Since last September, the Nevada City Public Working Group (PWG) on Telecommunications has been working with the City Council of Nevada City, their attorneys, consultants and staff to advocate for stronger public safety protections in the Wireless Telecommunications Facilities Ordinance (WTF).
On May 27, 2020, the PWG recommended three essential Ordinance revisions that would protect the health and safety of people and communities:
1) Insurance: “All permittees are required to have general insurance that includes pollution insurance by a third-party insurer, not a self-insured indemnity substitute by a telecommunications company or any company listed on a License Agreement.”
2) Permit Applications: “Any and all information on a permit application must be supported with substantive and verifiable evidence and is deemed to be true under oath and subject to perjury, and/or subject to applicant having their permit(s) and Master Agreements/Franchise Agreements revoked.”
3) Random Testing for RF Compliance. “The municipality shall have the right to employ a qualified RF engineer to conduct an annual random and unannounced test of any Permittee’s wireless installations located within its jurisdiction to certify their compliance with all FCC radio-frequency emission limits as they pertain to exposure to the general public. The reasonable cost of such tests shall be paid by the Permittee.”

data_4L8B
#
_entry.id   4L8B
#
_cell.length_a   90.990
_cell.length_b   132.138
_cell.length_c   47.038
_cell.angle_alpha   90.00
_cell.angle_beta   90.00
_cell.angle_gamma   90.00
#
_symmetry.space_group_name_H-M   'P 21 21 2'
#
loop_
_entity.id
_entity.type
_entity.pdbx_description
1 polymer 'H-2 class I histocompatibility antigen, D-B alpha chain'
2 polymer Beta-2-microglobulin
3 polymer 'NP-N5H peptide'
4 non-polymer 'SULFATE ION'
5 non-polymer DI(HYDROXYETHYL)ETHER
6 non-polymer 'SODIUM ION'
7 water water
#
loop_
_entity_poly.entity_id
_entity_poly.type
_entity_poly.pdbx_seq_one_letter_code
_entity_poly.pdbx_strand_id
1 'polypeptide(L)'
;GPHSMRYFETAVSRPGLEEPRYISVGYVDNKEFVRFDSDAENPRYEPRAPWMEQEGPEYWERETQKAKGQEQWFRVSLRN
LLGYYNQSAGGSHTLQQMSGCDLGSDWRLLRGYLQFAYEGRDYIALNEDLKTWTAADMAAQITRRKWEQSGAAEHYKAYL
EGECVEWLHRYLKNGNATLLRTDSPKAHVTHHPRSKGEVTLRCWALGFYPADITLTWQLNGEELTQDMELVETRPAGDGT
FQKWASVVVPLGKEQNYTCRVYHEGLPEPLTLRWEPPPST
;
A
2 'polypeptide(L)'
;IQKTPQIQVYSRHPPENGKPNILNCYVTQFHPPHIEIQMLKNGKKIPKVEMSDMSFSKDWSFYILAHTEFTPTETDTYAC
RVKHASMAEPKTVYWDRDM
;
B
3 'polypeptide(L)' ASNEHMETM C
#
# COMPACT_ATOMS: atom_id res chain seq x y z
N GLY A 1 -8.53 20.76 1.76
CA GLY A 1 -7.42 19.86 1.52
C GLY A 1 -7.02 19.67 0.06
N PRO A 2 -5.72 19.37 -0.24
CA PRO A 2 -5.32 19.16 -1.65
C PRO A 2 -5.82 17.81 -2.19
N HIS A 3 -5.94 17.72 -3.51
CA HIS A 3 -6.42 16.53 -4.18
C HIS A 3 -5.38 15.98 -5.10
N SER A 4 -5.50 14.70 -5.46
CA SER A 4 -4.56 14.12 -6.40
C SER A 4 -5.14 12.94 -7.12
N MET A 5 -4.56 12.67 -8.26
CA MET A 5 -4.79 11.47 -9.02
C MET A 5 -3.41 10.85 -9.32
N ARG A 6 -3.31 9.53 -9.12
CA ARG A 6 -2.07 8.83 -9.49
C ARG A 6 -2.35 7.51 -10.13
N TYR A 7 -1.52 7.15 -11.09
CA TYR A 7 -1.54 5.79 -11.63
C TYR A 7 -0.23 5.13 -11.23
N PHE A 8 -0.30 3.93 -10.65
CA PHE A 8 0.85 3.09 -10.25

On June 1, the last two of our recommendations were accepted, but the language approved by Council on June 10 was weakened to limit enforceability and industry accountability. The Council claims the City is protected from litigation by the Telecom industry, but chose to ignore public safety concerns, leaving people and communities vulnerable to effects of unregulated, untested wireless facilities. This City Council chose to approve an ordinance that protects the wireless industry instead of the City’s inhabitants. The public bears the responsibility to monitor emissions and violations, and if necessary, independently sue the industry for violations and harms.
For the record, the PWG submitted comments for the June 10, City Council meeting, stating the PWG does not approve the weakened language. However, this Council chose to approve the second and final reading of the current form of the Wireless Ordinance with weakened provisions.
The PWG remains committed to appeal to the incoming Council to strengthen the wireless Ordinance. The City of Nevada City has paid more than $40,000, in questionable legal fees for a vague and confusing ordinance that doesn’t adequately protect its communities, property, taxpayers and voters.